RediRoot Aeration Pots Review
Aeration Plant Containers, Gimmick or Great?
For the purpose of a conducting a real world RediRoot Aeration Pots Review, we opted to pot up our crop of soilless dwarf sunflowers growing in a side by side trial into RediRoot #3 pots. We’ve heard from various growers, both in hydroponics and using traditional soil growing methods that they were achieving better yields and crop quality in their harvests simply by switching the type of container they used for their final transplant and by watering or fertigating accordingly.
While sounding like an easy way to get better results, we had to wonder “Can a plant container type really make a difference in crop performance, given the same volume capacity to hold a substrate like coco or peat mixes”? i.e. a 3 gallon pot is a 3 gallon pot.
What’s a RediRoot Aeration Pot?
An aeration pot or container works like a conventional plastic or clay pot in the sense that it holds a specified amount of growing media and has holes at the bottom for drainage. What sets an aeration container part from a regular container is that the sidewalls and bottom are considerably more open for drainage and aeration, ie Breathable.
Conventional plastic pots restrict all these natural and beneficial processes that occur in soil. A further disadvantage to regular plastic pots is that they promote “Spin Out”. This occurs when roots are trying to grow and branch—however, when they hit a solid surface with no air exchange, they just keep winding downwards in search of air and do not branch extensively.
That’s part of the reason why in regular plastic pots and nursery containers we see most root growth in a circular pattern growing between the pot and the soil rather than actually through the soil.
As you can see from the open mesh like construction of RediRoot aeration pots, the sidewalls and bottom of the pots can breathe and drain more freely. The advantages claimed are that roots will branch rather than spinning out, filling the entire container with healthy thick root growth rather than just the space between the pot and the growing media. More roots means more fruits.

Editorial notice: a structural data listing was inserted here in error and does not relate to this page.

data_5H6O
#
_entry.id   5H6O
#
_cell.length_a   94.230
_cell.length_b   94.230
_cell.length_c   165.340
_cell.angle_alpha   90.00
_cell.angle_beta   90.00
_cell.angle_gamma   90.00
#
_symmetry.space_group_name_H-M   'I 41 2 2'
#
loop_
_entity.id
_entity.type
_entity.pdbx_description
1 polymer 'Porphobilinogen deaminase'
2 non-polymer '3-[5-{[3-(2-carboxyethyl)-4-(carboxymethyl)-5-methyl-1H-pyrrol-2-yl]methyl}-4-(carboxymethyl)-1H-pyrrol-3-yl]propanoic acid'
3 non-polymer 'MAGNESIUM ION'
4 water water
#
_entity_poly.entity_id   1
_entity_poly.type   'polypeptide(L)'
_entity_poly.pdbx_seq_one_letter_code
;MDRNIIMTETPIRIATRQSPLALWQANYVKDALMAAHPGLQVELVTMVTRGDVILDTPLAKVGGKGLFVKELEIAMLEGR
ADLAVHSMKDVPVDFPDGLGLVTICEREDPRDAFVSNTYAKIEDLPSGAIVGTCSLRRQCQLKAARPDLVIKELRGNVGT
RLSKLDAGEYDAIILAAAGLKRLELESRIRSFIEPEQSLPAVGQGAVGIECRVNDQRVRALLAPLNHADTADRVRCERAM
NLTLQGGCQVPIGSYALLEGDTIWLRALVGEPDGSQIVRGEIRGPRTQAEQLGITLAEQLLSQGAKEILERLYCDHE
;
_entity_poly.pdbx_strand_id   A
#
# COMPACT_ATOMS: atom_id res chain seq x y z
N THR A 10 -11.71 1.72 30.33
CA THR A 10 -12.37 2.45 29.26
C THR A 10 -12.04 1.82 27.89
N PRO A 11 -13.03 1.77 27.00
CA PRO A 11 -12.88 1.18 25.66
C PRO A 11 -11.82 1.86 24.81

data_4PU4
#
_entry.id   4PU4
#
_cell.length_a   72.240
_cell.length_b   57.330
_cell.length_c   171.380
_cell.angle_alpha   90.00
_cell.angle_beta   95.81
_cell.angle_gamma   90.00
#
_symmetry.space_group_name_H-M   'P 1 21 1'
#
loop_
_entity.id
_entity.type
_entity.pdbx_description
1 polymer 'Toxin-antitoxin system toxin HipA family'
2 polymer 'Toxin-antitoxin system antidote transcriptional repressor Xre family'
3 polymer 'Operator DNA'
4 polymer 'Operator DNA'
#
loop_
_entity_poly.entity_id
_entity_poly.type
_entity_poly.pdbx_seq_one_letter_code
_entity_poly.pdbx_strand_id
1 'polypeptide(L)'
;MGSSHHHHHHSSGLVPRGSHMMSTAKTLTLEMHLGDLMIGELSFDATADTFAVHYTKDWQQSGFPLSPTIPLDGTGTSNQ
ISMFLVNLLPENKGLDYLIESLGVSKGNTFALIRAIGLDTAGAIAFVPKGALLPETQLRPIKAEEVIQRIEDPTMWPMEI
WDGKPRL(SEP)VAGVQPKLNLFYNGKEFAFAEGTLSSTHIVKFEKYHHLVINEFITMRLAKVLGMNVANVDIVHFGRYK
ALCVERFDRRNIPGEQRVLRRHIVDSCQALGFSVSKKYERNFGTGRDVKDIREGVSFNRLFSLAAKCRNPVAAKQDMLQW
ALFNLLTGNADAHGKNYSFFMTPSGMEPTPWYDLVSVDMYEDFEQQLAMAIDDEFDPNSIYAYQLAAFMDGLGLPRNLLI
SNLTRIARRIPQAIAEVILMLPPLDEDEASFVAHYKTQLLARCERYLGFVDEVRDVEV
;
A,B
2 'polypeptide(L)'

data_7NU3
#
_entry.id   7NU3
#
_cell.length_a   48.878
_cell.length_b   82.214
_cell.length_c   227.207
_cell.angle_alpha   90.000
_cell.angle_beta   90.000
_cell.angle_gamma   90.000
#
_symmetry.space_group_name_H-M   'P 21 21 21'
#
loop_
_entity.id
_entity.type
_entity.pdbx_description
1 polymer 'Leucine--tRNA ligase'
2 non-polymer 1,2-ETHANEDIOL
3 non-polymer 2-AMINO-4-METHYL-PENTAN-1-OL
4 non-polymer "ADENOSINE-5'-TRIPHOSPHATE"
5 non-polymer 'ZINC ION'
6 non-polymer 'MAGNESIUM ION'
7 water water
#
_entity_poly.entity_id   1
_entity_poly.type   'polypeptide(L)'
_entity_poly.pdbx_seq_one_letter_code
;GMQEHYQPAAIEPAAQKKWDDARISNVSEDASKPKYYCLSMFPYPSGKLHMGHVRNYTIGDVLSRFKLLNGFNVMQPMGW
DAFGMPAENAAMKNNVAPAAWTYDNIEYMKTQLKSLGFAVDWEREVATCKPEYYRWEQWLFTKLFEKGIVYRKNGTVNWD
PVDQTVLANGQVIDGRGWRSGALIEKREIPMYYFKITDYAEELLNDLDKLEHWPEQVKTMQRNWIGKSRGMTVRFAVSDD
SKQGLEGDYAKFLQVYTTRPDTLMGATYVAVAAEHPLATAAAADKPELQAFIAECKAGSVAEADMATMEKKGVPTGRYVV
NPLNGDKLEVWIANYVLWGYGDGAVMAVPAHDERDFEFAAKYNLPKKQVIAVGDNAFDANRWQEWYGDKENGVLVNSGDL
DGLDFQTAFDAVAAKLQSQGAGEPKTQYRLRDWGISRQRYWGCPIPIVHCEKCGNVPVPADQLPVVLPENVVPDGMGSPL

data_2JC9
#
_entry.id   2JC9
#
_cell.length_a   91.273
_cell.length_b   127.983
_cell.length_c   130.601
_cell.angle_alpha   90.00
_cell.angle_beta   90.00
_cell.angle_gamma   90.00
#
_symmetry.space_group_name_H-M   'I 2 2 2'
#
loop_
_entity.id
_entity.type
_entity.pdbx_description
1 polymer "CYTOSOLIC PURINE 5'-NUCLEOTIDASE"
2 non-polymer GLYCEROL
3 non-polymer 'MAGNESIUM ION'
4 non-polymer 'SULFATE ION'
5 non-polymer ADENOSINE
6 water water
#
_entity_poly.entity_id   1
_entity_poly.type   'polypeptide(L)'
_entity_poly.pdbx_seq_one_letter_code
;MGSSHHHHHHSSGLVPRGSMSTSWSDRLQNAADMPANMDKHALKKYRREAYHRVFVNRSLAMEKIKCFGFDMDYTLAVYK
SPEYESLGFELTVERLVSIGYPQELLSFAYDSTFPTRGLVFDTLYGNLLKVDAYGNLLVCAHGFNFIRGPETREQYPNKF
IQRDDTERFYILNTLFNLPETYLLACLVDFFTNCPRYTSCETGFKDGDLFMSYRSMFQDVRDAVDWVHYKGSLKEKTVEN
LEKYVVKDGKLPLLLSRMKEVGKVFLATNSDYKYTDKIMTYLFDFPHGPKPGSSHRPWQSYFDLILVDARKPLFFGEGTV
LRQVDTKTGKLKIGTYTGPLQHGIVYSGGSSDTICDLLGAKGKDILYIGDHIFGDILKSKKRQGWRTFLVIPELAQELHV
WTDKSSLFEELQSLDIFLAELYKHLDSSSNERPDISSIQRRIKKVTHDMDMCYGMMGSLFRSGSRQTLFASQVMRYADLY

Greenhouse Growing RediRoot Aeration Pots Review
For our RediRoot aeration pots review we decided to use their #3 pot, which holds a similar amount of grow substrate as a regular three gallon pot, in both our Control and Treatment blocks of plants we were growing out to asses the efficacy of using a specialty Fulvic Acid product. We grew Dwarf Sunflowers, which we started in late Summer, anticipating a Fall Harvest of flowers or oilseed (sunflower seeds, ie bird feed).
Aeration Pots in the Heat
Initially, the greenhouses climate was hot with lots of ventilation as we were still growing in summer months. Irrigation frequency was relatively high—we were typically applying one litre of nutrient solution per pot daily or every other day depending on the intensity of natural lighting conditions.
We loved how readily the aeration containers drained and breathed. Because of the improved drainage and breathing we could water more often, to push the crop for more growth and development during optimal conditions. It also meant that out crop roots would not be sitting in warm stagnant pooled water inside the container, so less risk of root diseases or developing fungus gnats.